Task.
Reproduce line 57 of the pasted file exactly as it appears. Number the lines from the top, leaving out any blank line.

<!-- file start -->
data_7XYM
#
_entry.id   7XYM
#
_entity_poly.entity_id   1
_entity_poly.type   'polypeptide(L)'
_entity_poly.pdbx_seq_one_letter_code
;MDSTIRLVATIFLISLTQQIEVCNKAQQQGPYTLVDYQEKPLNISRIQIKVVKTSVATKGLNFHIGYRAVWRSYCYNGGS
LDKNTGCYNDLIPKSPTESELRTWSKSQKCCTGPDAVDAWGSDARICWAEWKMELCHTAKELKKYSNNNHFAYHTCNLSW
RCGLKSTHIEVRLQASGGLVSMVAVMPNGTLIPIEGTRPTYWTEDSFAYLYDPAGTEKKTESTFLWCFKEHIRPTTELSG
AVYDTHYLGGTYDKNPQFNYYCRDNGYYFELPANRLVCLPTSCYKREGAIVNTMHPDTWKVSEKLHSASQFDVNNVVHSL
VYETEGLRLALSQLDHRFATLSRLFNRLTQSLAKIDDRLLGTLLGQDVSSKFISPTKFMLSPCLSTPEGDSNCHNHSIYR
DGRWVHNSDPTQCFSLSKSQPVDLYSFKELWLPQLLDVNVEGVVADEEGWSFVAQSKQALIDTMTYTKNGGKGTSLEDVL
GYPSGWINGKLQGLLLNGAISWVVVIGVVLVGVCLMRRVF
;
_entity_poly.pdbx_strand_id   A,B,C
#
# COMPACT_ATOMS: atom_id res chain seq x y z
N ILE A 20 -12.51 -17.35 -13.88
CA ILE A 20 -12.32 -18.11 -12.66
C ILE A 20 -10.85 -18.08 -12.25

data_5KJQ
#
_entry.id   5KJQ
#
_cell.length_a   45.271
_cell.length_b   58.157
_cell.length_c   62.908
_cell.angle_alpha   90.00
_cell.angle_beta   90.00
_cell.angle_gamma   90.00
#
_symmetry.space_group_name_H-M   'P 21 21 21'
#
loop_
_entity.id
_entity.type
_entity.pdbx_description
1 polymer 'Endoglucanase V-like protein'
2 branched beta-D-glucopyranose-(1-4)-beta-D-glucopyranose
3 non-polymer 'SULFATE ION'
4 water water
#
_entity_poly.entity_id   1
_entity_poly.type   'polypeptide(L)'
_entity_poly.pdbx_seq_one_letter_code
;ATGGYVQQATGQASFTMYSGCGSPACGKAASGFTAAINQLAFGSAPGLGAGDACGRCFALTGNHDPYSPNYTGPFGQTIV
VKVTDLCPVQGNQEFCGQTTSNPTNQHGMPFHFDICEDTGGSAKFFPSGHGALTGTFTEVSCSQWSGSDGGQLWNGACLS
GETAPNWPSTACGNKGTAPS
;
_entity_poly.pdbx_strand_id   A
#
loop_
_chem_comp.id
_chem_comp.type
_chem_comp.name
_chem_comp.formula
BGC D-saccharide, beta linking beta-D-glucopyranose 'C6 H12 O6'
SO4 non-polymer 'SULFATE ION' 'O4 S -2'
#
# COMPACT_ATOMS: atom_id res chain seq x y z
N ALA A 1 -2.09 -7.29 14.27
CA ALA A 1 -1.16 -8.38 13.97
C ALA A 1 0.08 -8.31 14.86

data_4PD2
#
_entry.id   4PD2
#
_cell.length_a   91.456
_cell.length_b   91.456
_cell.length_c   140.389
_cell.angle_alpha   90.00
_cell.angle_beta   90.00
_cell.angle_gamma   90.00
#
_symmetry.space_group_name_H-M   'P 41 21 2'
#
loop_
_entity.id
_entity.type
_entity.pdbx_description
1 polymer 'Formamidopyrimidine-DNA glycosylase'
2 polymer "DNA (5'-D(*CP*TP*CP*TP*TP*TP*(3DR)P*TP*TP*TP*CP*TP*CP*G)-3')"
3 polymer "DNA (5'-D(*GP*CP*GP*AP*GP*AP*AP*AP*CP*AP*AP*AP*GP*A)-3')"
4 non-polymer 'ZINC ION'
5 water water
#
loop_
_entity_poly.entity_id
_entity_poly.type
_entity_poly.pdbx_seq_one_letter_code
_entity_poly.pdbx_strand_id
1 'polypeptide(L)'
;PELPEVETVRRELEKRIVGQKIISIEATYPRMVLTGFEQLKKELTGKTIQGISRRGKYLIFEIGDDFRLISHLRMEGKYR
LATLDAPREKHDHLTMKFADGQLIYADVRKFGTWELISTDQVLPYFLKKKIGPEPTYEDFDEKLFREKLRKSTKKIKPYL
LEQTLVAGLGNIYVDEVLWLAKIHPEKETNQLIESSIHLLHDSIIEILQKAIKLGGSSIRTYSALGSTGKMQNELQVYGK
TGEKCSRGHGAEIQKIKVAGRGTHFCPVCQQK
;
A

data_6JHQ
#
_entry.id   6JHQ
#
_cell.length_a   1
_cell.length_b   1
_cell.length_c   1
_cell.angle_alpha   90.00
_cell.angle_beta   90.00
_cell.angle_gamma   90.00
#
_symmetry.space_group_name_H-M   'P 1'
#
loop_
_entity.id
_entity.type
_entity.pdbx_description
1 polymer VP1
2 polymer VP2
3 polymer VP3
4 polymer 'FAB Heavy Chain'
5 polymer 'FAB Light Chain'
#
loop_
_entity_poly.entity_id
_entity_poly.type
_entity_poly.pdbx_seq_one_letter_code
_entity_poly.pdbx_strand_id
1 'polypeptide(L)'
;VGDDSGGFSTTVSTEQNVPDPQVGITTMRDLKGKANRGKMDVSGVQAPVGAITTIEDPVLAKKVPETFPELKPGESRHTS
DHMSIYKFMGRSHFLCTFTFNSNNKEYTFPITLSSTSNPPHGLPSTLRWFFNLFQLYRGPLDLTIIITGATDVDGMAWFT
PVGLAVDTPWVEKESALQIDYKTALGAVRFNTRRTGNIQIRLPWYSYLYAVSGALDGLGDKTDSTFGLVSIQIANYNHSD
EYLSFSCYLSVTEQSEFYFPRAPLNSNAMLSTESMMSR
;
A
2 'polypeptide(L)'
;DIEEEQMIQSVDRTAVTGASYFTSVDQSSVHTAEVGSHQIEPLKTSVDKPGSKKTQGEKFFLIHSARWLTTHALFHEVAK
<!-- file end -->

_chem_comp.formula